“An old house stands on Normandy Road, uncared for and uninhabited for years, until one day, believing an urban legend that no-one dares to live there, a young boy decides to cross its threshold. Yet the house is far from empty - within its walls, a terrible evil has been disturbed. It will take one brave soul three of the longest nights of his life to unlock its secrets, but will he live to tell the tale? Although told as a work of fiction, this tale really is based on a true story.”
Check the show notes for a link to The Ghost of Normandy Road, which is free on Kindle Unlimited, as is the rest of the Haunted Minds series by John Hennessey.
Now let’s find an outside bench where we can watch the falling leaves and discuss today’s writing tips.
You’ve mapped out your three-act novel, so it’s time to get into writing your scenes. First, remember that the plot is your protagonist's physical journey, and the story is your protagonist's emotional journey. I will be using that distinction in today’s tips, so check out episode 24 for more information on that.
Writing scenes requires a scene and sequel structure. What that means is that you have a scene wherein meaningful action and meaningful dialogue take place, thereby moving the plot along, and that scene is followed by a sequel where meaningful reactions take place, thereby moving the story along.
It’s called a scene and sequel structure rather than an action and reaction structure because not every moment of action or dialogue exchange necessarily has a reaction or analysis of what was just said. I’m sure you’ve read stories where the action went on for a bit before the characters stopped to think things over.
You control the pace of the story through the scene to sequel ratio. You could build up a scene so that there's more action involved before the sequel. You could also have a series of blunders that will lead to more thoughtfulness in the sequel.
The scene and sequel both have components.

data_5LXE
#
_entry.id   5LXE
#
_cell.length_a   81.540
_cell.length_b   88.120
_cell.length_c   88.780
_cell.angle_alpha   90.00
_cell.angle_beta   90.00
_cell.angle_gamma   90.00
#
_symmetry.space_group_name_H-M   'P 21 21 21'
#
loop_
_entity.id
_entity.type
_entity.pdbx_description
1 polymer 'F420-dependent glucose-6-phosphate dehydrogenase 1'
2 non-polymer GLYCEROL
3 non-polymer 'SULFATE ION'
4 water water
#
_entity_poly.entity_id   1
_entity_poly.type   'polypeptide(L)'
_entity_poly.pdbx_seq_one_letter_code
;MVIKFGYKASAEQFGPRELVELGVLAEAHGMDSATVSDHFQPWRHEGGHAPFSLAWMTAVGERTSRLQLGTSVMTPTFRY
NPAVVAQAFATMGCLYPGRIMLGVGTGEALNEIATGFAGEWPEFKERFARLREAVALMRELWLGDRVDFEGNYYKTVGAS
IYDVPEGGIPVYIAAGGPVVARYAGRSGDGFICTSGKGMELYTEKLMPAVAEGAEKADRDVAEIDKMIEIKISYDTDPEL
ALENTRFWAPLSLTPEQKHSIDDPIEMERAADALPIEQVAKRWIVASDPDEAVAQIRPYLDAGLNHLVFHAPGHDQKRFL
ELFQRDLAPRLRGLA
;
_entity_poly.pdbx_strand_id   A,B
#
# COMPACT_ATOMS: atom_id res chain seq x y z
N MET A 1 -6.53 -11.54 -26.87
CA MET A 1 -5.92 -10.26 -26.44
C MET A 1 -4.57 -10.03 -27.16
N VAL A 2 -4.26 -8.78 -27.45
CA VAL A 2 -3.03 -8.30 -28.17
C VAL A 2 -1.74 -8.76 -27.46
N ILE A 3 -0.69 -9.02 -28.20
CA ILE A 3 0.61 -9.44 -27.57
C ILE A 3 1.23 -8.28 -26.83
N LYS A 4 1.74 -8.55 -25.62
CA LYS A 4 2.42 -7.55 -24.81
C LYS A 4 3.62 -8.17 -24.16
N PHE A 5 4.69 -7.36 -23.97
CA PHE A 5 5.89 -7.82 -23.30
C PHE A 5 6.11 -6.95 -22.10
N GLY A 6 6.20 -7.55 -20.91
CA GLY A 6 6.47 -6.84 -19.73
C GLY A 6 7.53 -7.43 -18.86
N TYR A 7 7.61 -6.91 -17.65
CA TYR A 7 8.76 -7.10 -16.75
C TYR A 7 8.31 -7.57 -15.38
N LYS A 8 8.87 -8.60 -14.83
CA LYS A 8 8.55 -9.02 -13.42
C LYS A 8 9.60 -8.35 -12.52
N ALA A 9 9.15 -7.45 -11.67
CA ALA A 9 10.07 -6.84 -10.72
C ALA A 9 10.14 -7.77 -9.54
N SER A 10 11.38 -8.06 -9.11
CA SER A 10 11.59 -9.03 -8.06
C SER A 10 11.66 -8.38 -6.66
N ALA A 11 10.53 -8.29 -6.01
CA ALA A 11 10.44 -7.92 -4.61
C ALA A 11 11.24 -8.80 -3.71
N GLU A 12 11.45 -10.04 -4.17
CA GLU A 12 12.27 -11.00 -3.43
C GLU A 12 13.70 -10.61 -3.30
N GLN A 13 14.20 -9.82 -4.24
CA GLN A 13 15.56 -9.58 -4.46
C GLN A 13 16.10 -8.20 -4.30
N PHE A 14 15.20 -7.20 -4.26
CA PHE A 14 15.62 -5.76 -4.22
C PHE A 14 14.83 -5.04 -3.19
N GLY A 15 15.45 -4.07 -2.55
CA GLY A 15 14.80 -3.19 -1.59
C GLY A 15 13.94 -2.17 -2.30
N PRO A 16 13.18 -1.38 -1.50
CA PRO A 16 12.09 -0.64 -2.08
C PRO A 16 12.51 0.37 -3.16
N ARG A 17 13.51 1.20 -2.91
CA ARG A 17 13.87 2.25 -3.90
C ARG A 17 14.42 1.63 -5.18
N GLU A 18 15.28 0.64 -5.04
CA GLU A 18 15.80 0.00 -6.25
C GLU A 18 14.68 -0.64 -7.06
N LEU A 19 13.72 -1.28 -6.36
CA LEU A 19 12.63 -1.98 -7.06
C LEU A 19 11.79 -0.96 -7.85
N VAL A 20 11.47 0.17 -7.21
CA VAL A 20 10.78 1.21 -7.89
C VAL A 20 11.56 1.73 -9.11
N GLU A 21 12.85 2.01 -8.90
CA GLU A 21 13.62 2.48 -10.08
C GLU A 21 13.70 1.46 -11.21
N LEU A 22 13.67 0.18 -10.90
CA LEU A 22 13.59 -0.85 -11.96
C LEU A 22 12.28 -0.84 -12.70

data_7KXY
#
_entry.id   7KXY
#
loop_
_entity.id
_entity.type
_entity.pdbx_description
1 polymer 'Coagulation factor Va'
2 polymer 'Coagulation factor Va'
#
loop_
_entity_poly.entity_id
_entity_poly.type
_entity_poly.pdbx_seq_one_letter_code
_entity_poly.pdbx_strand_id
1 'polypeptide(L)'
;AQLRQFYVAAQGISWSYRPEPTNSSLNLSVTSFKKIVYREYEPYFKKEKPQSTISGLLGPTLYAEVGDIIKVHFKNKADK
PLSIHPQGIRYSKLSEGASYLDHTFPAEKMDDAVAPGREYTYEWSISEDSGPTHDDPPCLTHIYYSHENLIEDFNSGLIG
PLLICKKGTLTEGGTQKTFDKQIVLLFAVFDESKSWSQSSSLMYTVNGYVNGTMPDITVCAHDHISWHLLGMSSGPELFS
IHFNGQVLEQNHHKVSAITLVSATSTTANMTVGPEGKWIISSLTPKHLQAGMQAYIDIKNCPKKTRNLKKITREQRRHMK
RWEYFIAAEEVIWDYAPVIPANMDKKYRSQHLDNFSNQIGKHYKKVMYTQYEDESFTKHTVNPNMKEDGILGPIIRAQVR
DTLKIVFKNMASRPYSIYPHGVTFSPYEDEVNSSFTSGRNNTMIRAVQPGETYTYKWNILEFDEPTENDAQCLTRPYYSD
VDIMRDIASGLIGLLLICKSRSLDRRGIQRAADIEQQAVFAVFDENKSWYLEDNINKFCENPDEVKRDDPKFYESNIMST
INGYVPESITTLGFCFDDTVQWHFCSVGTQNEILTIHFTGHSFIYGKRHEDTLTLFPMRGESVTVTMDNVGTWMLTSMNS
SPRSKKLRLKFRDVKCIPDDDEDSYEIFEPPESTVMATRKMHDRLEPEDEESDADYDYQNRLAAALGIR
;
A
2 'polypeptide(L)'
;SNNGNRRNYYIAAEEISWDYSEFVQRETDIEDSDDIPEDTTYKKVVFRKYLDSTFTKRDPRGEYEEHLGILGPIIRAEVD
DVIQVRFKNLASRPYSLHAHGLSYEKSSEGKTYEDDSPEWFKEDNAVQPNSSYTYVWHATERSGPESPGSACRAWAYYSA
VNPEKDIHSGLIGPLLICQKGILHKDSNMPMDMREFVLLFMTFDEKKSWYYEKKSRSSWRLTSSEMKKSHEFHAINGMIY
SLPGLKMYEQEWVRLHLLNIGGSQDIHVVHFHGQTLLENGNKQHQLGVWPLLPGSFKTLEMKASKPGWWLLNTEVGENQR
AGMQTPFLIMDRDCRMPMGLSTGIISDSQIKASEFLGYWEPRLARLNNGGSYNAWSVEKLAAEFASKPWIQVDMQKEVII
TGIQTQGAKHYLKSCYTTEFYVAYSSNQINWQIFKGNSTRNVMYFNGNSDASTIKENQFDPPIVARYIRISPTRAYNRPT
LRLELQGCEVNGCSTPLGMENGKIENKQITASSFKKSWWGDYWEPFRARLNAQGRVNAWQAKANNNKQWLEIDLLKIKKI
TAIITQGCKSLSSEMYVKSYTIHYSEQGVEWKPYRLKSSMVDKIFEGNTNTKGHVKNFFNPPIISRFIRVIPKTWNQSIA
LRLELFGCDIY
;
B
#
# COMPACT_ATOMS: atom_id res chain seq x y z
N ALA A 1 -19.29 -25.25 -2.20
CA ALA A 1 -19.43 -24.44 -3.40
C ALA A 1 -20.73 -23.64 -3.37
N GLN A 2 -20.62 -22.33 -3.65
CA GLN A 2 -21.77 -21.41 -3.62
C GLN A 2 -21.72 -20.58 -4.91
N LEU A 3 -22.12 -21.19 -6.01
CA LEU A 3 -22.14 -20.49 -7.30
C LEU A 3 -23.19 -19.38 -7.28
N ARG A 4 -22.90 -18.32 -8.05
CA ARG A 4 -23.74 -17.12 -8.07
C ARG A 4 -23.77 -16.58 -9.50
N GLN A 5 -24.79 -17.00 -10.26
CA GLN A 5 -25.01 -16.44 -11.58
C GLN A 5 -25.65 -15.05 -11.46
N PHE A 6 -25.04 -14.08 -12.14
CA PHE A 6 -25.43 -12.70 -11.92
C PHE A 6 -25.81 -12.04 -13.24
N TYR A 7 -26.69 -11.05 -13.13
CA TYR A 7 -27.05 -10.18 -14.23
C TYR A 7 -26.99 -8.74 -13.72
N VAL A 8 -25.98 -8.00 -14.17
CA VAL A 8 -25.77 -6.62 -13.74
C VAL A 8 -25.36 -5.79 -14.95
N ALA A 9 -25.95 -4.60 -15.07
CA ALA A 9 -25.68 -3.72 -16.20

The scene components are: goal, conflict, and disaster. If there is no goal, you don't need the scene. Understanding this will save you so much time and make your writing infinitely better, so I’ll say it again: if there is no goal, you do not need the scene. Once the goal of the scene is established, the characters are going to meet with conflict. How much conflict you create for them will set the pace and momentum of the plot. After that comes the setback that the character experiences in the attempt to accomplish the goal. This setback is known as the disaster. Note that not every disaster will fall upon the protagonist, as not every scene is about the protagonist.
Then you have the sequel. The sequel components are: emotion, thought, decision, and action.
By “emotion” I mean powerful emotion that immediately follows not being able to accomplish the goal of the scene. Then the character should think about what can be done next to accomplish the goal and pick the decision that makes the most sense and act upon it. And by “makes the most sense”, I mean what makes the most sense for that character. Whatever they decide to do should be in keeping with their personality and characteristics at that moment. This includes their flaws.
After a decision has been made, it is time to take action. This action could become the goal of the next scene.
Everything that occurs in the novel occurs within the scene and sequel, including setting descriptions, backstories, and so on.
When you’re writing, it might help to write one sentence describing each element: that is, goal, conflict, disaster, emotion, thought, decision, and action. One sentence for each. Then use that as a guideline for writing the scene and sequel. I know that’s a lot of information, and it might be confusing, so listen to it a few times and feel free to reach out to me with questions you might have about this, and I’ll do my best to address them in forthcoming episodes.
Next week we’re going to work on creating a setting. Until then, thanks for listening, and remember, you deserved this break.
If you would like us to visit your favorite independent bookstore, feature your favorite independent author (even if it’s you), or discuss something you’re overthinking about, please email me at firstname.lastname@example.org.
Thank you for making space in your mind for The Muse today.
Writing Break is hosted by America’s Editor and produced by Allon Media with technical direction by Gus Aviles. Visit us at writingbreak.com or contact us at email@example.com.